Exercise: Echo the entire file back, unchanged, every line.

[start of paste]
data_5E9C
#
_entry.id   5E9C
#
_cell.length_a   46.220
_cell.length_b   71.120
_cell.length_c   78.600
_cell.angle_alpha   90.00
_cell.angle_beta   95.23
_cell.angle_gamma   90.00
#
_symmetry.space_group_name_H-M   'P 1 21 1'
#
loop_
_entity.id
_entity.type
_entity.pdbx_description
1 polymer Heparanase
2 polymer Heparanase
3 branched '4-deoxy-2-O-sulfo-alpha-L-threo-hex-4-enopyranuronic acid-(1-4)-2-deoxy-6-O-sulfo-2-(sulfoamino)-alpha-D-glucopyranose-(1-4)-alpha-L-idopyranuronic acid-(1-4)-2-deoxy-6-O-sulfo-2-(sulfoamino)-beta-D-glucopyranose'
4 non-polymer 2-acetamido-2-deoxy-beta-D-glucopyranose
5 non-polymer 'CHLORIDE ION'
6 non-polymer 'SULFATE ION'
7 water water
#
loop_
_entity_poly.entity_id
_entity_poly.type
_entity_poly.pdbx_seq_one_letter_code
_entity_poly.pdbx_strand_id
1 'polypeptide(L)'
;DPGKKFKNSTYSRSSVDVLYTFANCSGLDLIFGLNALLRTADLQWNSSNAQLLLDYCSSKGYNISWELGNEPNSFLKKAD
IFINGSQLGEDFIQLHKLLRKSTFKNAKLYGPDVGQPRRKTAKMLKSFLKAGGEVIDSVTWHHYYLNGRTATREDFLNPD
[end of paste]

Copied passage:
data_5E9C
#
_entry.id   5E9C
#
_cell.length_a   46.220
_cell.length_b   71.120
_cell.length_c   78.600
_cell.angle_alpha   90.00
_cell.angle_beta   95.23
_cell.angle_gamma   90.00
#
_symmetry.space_group_name_H-M   'P 1 21 1'
#
loop_
_entity.id
_entity.type
_entity.pdbx_description
1 polymer Heparanase
2 polymer Heparanase
3 branched '4-deoxy-2-O-sulfo-alpha-L-threo-hex-4-enopyranuronic acid-(1-4)-2-deoxy-6-O-sulfo-2-(sulfoamino)-alpha-D-glucopyranose-(1-4)-alpha-L-idopyranuronic acid-(1-4)-2-deoxy-6-O-sulfo-2-(sulfoamino)-beta-D-glucopyranose'
4 non-polymer 2-acetamido-2-deoxy-beta-D-glucopyranose
5 non-polymer 'CHLORIDE ION'
6 non-polymer 'SULFATE ION'
7 water water
#
loop_
_entity_poly.entity_id
_entity_poly.type
_entity_poly.pdbx_seq_one_letter_code
_entity_poly.pdbx_strand_id
1 'polypeptide(L)'
;DPGKKFKNSTYSRSSVDVLYTFANCSGLDLIFGLNALLRTADLQWNSSNAQLLLDYCSSKGYNISWELGNEPNSFLKKAD
IFINGSQLGEDFIQLHKLLRKSTFKNAKLYGPDVGQPRRKTAKMLKSFLKAGGEVIDSVTWHHYYLNGRTATREDFLNPD